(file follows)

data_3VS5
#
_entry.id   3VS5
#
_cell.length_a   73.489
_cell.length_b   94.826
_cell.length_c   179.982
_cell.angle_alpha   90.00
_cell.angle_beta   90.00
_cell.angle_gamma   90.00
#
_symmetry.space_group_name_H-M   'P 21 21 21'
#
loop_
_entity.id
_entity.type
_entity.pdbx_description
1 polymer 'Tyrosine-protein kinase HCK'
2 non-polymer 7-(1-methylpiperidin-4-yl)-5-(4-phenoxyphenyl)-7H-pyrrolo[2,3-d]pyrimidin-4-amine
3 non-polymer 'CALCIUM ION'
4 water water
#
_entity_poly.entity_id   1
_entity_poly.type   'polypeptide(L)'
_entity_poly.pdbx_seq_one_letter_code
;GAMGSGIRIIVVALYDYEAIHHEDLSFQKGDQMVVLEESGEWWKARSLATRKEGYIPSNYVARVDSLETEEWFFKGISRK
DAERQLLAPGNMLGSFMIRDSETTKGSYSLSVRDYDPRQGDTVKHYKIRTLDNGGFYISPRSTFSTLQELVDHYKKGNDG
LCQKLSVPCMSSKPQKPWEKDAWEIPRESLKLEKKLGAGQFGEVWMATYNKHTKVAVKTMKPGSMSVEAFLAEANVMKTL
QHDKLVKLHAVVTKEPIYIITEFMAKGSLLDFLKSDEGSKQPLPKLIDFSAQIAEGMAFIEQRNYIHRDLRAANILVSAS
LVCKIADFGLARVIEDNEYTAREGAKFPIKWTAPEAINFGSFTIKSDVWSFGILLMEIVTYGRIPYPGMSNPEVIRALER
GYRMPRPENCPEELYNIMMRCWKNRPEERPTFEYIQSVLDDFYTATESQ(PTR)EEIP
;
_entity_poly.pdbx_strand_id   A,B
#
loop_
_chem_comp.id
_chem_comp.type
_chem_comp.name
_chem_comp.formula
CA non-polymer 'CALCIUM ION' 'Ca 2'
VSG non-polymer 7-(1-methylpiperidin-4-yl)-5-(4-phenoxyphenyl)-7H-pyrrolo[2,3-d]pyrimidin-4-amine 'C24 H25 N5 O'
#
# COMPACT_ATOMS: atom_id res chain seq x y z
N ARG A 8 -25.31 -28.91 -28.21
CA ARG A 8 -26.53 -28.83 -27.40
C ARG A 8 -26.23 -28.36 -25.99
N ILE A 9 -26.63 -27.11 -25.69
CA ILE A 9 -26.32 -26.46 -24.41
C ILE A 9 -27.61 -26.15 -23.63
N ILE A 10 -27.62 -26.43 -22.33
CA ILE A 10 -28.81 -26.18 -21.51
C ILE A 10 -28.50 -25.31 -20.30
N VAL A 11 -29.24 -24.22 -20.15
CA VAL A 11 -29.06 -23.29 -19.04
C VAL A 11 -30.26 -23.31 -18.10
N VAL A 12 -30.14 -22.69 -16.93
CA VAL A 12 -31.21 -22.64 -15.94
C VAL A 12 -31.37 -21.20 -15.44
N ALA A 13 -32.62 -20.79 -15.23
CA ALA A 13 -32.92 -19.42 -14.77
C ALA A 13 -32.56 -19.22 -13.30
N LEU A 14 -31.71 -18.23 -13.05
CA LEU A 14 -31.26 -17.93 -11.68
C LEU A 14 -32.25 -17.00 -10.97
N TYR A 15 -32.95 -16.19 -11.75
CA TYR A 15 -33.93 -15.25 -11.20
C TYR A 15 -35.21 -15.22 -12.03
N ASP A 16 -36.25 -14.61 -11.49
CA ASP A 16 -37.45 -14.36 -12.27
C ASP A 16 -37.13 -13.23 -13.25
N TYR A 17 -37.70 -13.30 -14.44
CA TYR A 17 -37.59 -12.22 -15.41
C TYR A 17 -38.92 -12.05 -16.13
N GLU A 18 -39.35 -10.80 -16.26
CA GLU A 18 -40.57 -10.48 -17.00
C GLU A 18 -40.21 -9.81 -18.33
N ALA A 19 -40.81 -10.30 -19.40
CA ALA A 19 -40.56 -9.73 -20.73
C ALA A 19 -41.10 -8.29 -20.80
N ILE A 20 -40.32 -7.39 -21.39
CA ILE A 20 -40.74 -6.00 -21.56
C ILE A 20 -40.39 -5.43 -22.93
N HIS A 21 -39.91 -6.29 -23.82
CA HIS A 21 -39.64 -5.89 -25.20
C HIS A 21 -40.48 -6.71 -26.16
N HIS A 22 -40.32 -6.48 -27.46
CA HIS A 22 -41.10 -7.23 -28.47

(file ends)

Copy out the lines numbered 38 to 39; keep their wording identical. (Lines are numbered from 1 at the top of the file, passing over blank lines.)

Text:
_chem_comp.name
_chem_comp.formula